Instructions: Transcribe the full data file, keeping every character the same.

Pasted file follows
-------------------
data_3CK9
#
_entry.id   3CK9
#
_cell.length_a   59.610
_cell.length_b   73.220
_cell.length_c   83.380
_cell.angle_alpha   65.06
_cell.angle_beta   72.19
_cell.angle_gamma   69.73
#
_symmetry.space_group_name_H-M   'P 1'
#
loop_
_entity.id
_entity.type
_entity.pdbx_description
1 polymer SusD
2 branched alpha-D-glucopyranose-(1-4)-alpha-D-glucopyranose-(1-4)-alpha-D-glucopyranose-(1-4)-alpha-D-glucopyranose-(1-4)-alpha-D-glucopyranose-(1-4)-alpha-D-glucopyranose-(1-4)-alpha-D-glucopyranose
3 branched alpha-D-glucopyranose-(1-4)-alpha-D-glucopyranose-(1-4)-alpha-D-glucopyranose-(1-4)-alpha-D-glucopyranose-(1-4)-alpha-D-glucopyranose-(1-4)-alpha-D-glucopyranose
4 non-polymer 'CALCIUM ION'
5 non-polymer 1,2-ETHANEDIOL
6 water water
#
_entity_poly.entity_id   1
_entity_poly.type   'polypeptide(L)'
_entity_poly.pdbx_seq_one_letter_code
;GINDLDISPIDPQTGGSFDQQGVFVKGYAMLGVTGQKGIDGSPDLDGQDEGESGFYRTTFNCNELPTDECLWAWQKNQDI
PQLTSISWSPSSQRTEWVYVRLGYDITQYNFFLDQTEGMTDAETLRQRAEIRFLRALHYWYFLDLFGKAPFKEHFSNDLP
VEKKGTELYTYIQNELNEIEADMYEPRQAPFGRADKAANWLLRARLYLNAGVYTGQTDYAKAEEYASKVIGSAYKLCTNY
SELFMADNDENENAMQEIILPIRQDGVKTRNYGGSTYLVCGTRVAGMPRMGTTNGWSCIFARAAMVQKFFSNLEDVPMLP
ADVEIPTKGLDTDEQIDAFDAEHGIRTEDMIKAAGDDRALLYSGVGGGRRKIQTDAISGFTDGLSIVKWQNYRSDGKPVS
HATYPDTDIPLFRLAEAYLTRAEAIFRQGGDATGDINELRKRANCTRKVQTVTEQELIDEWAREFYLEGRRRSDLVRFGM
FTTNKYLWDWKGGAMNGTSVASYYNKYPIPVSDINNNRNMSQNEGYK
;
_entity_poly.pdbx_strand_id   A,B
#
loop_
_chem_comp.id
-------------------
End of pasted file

data_3CK9
#
_entry.id   3CK9
#
_cell.length_a   59.610
_cell.length_b   73.220
_cell.length_c   83.380
_cell.angle_alpha   65.06
_cell.angle_beta   72.19
_cell.angle_gamma   69.73
#
_symmetry.space_group_name_H-M   'P 1'
#
loop_
_entity.id
_entity.type
_entity.pdbx_description
1 polymer SusD
2 branched alpha-D-glucopyranose-(1-4)-alpha-D-glucopyranose-(1-4)-alpha-D-glucopyranose-(1-4)-alpha-D-glucopyranose-(1-4)-alpha-D-glucopyranose-(1-4)-alpha-D-glucopyranose-(1-4)-alpha-D-glucopyranose
3 branched alpha-D-glucopyranose-(1-4)-alpha-D-glucopyranose-(1-4)-alpha-D-glucopyranose-(1-4)-alpha-D-glucopyranose-(1-4)-alpha-D-glucopyranose-(1-4)-alpha-D-glucopyranose
4 non-polymer 'CALCIUM ION'
5 non-polymer 1,2-ETHANEDIOL
6 water water
#
_entity_poly.entity_id   1
_entity_poly.type   'polypeptide(L)'
_entity_poly.pdbx_seq_one_letter_code
;GINDLDISPIDPQTGGSFDQQGVFVKGYAMLGVTGQKGIDGSPDLDGQDEGESGFYRTTFNCNELPTDECLWAWQKNQDI
PQLTSISWSPSSQRTEWVYVRLGYDITQYNFFLDQTEGMTDAETLRQRAEIRFLRALHYWYFLDLFGKAPFKEHFSNDLP
VEKKGTELYTYIQNELNEIEADMYEPRQAPFGRADKAANWLLRARLYLNAGVYTGQTDYAKAEEYASKVIGSAYKLCTNY
SELFMADNDENENAMQEIILPIRQDGVKTRNYGGSTYLVCGTRVAGMPRMGTTNGWSCIFARAAMVQKFFSNLEDVPMLP
ADVEIPTKGLDTDEQIDAFDAEHGIRTEDMIKAAGDDRALLYSGVGGGRRKIQTDAISGFTDGLSIVKWQNYRSDGKPVS
HATYPDTDIPLFRLAEAYLTRAEAIFRQGGDATGDINELRKRANCTRKVQTVTEQELIDEWAREFYLEGRRRSDLVRFGM
FTTNKYLWDWKGGAMNGTSVASYYNKYPIPVSDINNNRNMSQNEGYK
;
_entity_poly.pdbx_strand_id   A,B
#
loop_
_chem_comp.id